While your survey analysis software can do a lot of the heavy lifting with surveys, it still can’t make a fundamental decision on your survey format. That choice is up to you, and your main options are using either paging design or scrolling design.
- Paging design: One question per page, with respondents heading to new page to view the next question
- Scrolling design: Several questions per page, with respondents scrolling down the page to view the next question
Both formats have their advantages and disadvantages, and there’s no straightforward answer for which is the best to use for all circumstances across the board.
Computer Online Surveys
Researchers have been comparing the two formats for more than a decade, finding that survey break-off and response rates tend to be about the same for either format when surveys are completed on desktop or laptop computers.
Other studies show respondents are more prone to skip questions on surveys using scrolling design, perhaps due to having too many questions on a single page.
Mobile Online Surveys
Add smartphones and other mobile devices to the mix, and the survey design decision gets even more complex. While the devices’ smaller screen size may seem to better accommodate paging design, you have other factors to consider.
When a survey has a lot of questions on paging design, it can get tiresome for respondents to keep hitting the “next” button after each question to advance to the next page. Mobile devices are also not as reliable with their internet connections as desktops and laptops are. This may slow down response time dramatically, or even cause survey break-off.
A study that compared the two formats for surveys completed on mobile devices found it took significantly longer for respondents to complete the surveys presented in paging design. Paging design also caused more technical difficulties throughout the survey experience, resulting in lower user satisfaction rates with the survey.
The numbers of questions respondent skipped were about the same with either paging or scrolling design on mobile devices.
Which One to Pick?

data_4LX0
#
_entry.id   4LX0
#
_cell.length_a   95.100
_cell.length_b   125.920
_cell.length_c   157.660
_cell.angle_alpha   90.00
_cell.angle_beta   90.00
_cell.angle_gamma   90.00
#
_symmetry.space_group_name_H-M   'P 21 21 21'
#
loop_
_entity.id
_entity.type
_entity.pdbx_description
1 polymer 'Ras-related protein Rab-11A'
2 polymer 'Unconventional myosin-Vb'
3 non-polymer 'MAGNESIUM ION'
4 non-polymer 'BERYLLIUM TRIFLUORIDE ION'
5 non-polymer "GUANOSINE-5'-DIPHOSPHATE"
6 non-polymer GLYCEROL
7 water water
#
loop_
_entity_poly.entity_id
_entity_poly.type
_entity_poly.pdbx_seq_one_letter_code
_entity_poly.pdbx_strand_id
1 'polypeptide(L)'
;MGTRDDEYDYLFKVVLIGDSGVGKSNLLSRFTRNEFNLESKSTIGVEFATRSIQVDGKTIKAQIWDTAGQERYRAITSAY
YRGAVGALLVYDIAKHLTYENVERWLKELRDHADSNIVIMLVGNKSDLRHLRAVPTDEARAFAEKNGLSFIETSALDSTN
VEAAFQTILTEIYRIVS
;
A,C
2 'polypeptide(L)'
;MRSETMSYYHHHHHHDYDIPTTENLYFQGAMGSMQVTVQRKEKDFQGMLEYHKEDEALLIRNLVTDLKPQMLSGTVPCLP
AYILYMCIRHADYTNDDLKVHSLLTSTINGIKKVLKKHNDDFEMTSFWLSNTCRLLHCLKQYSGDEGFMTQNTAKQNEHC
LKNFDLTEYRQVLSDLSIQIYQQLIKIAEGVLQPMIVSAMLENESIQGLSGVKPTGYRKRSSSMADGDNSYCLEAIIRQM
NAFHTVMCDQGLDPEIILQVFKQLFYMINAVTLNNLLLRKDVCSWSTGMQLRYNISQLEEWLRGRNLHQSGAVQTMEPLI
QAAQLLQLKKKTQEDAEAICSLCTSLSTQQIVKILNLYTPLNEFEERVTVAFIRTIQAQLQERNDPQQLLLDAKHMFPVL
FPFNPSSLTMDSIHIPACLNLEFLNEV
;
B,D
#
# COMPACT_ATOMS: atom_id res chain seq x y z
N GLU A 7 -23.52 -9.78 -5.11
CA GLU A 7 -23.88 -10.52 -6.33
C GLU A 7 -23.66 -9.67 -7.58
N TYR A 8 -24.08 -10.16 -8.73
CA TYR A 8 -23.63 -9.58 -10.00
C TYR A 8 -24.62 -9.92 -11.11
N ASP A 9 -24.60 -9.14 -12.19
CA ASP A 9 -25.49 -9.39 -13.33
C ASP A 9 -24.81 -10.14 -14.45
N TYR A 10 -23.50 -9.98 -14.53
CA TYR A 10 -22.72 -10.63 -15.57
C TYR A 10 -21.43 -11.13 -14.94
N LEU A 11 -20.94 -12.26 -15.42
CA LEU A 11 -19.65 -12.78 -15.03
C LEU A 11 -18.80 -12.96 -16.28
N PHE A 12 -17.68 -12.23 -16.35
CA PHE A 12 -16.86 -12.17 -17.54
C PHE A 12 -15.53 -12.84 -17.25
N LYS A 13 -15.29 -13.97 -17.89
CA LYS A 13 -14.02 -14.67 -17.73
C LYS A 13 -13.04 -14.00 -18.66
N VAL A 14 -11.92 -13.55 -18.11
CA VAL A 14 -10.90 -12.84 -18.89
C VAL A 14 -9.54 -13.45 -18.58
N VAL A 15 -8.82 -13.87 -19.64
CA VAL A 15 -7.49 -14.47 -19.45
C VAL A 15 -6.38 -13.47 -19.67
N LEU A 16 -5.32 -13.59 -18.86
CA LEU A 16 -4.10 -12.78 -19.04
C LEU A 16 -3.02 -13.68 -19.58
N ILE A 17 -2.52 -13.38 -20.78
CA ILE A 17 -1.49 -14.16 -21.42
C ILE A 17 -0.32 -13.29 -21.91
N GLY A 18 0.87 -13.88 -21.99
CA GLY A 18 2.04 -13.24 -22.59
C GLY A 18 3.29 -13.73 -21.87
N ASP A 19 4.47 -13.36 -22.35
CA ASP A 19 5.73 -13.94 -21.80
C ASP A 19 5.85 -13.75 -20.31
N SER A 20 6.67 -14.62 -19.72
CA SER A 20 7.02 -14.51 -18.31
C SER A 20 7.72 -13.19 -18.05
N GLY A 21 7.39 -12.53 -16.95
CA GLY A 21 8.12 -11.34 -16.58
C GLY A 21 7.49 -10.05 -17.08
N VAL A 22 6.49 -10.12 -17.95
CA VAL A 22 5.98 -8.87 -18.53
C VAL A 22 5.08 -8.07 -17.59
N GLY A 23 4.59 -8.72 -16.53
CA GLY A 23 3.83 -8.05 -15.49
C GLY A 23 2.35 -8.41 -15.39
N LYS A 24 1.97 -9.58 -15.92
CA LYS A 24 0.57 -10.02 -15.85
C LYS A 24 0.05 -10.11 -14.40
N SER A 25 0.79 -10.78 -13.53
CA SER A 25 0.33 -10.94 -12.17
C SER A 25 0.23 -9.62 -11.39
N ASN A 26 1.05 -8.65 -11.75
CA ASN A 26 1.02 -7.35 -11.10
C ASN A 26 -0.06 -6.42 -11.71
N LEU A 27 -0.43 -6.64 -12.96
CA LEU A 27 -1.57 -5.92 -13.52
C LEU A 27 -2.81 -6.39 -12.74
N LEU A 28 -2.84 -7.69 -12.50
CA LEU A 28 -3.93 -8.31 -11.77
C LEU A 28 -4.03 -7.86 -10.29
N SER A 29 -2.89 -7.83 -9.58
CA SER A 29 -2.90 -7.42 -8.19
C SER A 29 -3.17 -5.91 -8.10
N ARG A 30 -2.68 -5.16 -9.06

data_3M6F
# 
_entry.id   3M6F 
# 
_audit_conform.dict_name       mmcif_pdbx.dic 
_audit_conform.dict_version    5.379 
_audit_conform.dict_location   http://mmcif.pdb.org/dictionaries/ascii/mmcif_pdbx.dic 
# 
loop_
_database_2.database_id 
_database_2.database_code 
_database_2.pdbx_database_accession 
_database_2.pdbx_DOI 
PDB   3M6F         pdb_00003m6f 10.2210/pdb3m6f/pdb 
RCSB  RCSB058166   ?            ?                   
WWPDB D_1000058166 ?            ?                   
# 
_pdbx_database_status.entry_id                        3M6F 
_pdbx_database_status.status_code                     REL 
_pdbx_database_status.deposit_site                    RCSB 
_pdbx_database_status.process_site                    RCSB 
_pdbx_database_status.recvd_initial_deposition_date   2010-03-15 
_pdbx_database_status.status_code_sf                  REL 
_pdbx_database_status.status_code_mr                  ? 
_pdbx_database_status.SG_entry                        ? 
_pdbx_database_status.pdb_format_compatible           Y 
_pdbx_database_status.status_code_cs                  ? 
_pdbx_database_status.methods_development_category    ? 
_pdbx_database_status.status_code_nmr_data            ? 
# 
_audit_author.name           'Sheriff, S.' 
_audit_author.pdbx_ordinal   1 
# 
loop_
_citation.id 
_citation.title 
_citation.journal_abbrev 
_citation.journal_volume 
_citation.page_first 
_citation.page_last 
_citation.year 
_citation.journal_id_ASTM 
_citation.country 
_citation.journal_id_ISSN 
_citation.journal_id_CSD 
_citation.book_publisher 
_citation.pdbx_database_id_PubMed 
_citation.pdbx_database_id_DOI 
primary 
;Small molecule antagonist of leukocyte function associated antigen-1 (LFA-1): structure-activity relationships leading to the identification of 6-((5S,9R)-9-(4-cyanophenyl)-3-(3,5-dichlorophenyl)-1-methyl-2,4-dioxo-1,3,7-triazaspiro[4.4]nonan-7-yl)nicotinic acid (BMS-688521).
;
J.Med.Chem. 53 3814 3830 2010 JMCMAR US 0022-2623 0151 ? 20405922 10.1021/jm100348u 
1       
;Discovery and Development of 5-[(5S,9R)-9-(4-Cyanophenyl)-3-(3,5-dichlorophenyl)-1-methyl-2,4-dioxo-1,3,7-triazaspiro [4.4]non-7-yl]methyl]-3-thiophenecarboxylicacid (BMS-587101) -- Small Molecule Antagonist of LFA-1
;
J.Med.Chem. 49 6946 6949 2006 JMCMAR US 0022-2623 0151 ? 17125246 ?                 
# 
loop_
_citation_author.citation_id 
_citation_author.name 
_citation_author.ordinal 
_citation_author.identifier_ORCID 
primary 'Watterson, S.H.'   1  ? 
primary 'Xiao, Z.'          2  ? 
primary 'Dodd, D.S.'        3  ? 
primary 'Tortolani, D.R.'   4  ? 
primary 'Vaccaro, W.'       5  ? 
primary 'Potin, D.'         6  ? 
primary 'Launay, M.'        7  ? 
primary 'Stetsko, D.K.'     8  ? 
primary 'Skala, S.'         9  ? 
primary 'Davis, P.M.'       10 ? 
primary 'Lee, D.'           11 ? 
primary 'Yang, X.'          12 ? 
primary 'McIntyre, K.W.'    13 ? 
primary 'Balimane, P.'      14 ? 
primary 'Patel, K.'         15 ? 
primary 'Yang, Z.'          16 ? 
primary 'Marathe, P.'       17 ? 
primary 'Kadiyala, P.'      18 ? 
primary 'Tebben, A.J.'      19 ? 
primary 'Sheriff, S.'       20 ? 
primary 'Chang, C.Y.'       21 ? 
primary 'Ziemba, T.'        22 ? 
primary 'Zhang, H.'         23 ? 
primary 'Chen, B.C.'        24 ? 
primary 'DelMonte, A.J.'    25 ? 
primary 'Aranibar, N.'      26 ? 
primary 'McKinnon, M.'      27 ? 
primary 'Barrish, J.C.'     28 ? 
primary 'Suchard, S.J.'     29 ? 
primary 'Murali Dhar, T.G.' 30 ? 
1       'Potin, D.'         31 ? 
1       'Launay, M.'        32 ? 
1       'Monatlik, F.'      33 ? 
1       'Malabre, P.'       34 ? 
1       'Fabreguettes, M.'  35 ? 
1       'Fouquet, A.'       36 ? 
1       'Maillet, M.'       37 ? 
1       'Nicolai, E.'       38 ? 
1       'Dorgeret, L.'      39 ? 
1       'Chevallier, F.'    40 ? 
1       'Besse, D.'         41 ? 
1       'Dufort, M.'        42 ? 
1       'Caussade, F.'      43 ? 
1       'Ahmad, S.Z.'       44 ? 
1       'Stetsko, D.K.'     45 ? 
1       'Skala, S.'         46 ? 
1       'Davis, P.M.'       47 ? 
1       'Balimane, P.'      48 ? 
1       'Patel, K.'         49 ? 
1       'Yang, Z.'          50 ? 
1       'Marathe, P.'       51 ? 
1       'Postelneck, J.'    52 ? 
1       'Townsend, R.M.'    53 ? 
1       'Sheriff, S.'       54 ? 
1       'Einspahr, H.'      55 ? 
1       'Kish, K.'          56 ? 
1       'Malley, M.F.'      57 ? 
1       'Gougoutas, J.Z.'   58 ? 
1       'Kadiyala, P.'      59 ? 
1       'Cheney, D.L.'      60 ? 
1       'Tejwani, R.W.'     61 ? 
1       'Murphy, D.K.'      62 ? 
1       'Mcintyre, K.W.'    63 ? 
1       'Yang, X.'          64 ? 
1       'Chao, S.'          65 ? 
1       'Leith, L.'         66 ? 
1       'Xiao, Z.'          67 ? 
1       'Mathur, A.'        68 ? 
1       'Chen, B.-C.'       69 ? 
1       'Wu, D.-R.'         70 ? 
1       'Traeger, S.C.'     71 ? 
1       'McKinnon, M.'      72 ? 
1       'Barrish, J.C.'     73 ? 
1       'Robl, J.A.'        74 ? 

Scrolling design is an ideal choice if:
- Your survey is extremely short.
- You’re expecting most respondents to answer on mobile devices.
Paging design can be preferable if:
- You have an extremely long survey that would overload respondents if all questions were on a single page. Break it up into several pages, with several questions on each page. Never put only one question on a page with an extremely long survey, or you’ll end up with way too many pages that folks are unlikely to complete.
- Your survey uses randomization, skip logic or question and answer piping. These methods definitely require more than a single page to accommodate the questions.
One more factor to keep in mind with paging design is the ability to capture at least some information if people drop out halfway through the survey. When using paging design, your survey analysis software will still be able to capture data from all the pages completed prior to the dropout.
When all questions are on a single page with scrolling design, your survey analysis software won’t be able to capture any data if respondents drop out halfway through. You’re only able to collect data when a full survey page has been completed.
No matter which format you pick, you still want to make sure your surveys are user-friendly. They need to be short enough to retain interest yet in-depth enough to gather enough data for your survey analysis software to provide meaningful insights.